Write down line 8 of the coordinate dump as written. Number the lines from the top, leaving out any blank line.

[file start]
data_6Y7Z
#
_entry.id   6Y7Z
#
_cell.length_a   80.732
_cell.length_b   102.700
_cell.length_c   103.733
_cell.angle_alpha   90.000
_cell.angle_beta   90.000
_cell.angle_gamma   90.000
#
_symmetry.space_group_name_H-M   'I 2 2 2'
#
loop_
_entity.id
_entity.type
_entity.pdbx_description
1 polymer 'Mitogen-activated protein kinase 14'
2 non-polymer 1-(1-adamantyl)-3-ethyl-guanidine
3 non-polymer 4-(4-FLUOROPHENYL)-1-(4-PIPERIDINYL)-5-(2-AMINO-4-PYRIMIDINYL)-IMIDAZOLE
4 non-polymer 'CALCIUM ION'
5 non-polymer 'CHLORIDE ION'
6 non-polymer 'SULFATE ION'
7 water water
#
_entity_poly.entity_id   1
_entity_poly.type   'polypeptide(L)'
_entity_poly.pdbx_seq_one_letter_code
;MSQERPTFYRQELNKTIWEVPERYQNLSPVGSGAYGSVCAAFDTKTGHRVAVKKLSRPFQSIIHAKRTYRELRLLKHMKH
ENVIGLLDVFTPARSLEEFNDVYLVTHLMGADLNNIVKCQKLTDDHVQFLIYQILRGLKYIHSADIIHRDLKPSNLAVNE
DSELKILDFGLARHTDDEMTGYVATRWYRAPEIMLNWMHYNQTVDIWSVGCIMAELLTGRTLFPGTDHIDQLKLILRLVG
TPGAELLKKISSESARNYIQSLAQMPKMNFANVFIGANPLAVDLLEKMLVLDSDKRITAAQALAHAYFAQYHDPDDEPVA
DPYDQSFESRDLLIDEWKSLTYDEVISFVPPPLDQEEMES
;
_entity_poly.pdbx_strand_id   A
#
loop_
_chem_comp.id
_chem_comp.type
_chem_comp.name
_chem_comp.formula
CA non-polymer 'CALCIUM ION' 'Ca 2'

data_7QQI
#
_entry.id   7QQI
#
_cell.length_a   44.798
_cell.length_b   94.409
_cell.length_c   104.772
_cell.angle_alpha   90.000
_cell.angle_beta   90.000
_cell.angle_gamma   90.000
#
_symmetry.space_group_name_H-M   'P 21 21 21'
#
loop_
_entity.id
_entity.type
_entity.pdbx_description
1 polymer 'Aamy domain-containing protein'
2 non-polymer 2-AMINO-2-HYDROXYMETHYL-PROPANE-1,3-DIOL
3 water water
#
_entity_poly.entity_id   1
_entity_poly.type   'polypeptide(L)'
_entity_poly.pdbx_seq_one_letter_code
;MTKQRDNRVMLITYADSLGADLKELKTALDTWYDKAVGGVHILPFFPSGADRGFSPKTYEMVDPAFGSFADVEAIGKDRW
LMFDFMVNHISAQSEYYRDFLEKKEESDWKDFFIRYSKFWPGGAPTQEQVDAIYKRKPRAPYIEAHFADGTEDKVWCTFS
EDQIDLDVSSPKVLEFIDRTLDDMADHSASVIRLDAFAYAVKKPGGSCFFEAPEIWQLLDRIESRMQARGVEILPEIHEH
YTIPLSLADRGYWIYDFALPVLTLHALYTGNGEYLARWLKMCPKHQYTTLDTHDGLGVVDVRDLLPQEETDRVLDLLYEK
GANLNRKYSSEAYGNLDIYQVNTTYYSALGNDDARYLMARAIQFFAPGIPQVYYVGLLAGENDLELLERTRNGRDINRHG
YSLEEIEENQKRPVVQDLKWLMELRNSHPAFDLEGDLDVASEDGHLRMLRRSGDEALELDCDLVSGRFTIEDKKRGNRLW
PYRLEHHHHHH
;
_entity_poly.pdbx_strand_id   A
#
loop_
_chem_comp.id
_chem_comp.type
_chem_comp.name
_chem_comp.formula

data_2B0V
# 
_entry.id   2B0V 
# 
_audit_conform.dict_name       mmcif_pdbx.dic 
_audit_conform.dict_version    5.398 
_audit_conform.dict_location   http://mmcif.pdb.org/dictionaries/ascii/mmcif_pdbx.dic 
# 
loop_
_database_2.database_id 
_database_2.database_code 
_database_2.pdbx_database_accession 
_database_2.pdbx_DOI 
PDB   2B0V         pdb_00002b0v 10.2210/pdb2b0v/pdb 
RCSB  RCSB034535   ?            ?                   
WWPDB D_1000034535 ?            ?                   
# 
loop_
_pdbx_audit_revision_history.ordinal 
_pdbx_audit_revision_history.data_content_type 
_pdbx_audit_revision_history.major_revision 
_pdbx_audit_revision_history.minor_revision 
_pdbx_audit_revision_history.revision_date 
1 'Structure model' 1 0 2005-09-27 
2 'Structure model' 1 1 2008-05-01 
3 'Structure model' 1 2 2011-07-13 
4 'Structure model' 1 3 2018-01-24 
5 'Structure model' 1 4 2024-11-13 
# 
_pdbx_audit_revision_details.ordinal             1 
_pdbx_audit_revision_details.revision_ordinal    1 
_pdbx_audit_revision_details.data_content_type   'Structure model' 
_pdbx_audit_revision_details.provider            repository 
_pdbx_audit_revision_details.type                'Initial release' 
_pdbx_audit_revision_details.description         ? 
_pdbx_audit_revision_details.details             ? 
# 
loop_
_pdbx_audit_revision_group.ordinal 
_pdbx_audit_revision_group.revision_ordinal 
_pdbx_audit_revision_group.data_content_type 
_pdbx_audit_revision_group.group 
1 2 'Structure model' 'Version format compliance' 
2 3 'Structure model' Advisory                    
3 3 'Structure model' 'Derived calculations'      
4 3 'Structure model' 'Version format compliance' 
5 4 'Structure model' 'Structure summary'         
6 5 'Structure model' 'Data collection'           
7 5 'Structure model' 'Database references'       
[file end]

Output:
_cell.angle_alpha   90.000